Superannuation is paid by employers to employees, at least once every three months. The ‘superannuation guarantee’ is currently 9.5 per cent – which means that your employer must pay you superannuation equivalent to 9.5 per cent of your salary. The guarantee is scheduled to rise to 10.0 per cent in 2021-22, 10.5 per cent in 2022-23, 11.0 per cent in 2023-24, 11.5 per cent in 2024-25 and 12.0 per cent in 2025-26.

Superannuation is generally taxed at 15 per cent. However, if you earn less than $37,000, you will be automatically reimbursed up to $500 of the tax you paid. Also, if your income plus concessional superannuation contributions exceed $250,000, you will also be charged Division 293 tax. This is an extra 15 per cent tax on your concessional contributions or the amount above $250,000 – whichever is lesser.

You can withdraw your superannuation when you meet the ‘conditions of release’. The conditions of release say you can claim your super when you reach:

  • Age 65
  • Your ‘preservation age’ and retire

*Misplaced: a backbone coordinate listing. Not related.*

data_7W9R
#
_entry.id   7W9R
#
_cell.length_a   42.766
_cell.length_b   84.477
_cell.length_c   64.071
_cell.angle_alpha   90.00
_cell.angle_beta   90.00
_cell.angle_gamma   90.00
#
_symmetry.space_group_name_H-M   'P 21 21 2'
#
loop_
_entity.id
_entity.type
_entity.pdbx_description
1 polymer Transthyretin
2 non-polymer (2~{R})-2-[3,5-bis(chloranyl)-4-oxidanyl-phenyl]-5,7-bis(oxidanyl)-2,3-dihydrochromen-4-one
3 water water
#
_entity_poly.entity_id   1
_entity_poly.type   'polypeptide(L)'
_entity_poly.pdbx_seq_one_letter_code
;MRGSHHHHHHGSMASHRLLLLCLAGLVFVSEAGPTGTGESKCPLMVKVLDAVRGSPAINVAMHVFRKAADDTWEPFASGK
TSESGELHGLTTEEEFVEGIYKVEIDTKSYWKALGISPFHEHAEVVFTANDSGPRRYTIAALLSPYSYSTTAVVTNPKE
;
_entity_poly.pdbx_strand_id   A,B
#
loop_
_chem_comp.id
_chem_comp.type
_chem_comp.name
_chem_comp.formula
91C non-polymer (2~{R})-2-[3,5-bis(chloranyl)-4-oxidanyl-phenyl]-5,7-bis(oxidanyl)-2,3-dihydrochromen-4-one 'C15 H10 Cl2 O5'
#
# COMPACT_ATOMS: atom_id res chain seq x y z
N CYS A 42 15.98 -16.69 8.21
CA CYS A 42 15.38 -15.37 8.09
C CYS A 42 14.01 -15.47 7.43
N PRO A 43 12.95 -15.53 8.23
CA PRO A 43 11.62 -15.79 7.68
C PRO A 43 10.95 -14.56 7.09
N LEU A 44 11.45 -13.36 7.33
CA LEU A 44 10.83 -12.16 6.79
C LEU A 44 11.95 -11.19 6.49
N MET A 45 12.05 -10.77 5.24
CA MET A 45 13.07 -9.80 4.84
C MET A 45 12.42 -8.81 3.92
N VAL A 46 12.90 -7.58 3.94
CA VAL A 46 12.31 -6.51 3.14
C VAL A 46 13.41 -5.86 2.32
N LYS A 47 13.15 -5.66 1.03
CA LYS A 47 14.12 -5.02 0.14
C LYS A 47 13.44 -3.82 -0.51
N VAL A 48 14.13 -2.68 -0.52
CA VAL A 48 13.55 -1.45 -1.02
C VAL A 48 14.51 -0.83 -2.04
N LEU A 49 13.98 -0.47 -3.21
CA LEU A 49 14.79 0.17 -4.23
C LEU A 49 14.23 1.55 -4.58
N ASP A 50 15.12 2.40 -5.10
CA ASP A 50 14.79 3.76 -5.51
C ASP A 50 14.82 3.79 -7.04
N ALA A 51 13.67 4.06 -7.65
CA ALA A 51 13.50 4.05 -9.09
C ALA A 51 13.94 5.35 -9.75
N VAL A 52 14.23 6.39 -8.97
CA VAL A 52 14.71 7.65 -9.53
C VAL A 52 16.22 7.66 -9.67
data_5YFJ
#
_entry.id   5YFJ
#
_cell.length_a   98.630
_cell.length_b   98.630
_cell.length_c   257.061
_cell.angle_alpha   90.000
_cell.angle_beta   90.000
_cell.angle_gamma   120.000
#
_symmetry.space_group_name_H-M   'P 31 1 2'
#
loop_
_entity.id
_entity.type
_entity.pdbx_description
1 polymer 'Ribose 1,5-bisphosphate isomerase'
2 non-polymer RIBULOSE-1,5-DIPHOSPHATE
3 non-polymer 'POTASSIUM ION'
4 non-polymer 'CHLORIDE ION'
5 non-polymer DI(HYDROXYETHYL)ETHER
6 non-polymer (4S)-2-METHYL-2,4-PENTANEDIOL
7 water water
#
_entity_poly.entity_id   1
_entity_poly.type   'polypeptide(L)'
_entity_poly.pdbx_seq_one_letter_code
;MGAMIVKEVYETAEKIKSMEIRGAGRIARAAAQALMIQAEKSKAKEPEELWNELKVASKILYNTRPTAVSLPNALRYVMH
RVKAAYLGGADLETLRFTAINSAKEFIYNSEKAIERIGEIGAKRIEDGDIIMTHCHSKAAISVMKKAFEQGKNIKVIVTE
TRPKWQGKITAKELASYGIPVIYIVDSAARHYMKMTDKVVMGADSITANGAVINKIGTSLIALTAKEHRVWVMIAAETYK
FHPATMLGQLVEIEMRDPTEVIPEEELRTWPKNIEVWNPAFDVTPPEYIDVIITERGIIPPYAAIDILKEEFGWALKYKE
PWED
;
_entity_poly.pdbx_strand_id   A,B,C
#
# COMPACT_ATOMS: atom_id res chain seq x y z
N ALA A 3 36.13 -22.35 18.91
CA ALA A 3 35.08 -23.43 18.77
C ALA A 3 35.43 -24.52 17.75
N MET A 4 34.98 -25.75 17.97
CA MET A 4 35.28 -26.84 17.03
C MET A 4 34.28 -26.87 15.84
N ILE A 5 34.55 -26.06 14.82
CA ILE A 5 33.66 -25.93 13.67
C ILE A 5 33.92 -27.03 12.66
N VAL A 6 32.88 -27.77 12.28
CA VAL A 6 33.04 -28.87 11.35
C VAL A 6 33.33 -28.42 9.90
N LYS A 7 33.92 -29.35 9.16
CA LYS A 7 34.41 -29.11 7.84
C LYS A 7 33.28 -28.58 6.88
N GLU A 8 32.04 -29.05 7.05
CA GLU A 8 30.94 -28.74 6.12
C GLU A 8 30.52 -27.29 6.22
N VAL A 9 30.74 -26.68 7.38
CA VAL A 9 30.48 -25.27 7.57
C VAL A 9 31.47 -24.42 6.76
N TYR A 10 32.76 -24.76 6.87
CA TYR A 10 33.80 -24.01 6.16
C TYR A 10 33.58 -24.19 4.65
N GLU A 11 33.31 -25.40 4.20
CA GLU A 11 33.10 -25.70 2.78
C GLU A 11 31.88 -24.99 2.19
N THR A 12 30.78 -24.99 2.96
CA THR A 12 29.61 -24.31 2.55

• Your preservation age and begin a ‘transition to retirement’ while still working

 

What are reportable superannuation contributions?

For employees, there are two types of reportable superannuation contributions:

  • Reportable employer super contributions your employer makes for you
  • Personal deductible contributions you make for yourself

Can I buy a house with my superannuation?

First home buyers are the only people who can use their superannuation to buy a property. The federal government has created the First Home Super Saver Scheme to help first home buyers save for a deposit. First home buyers can make voluntary contributions of up to $15,000 per year, and $30,000 in total, to their superannuation account. These contributions are taxed at 15 per cent, along with deemed earnings. Withdrawals are taxed at marginal tax rates minus a tax offset of 30 percentage points.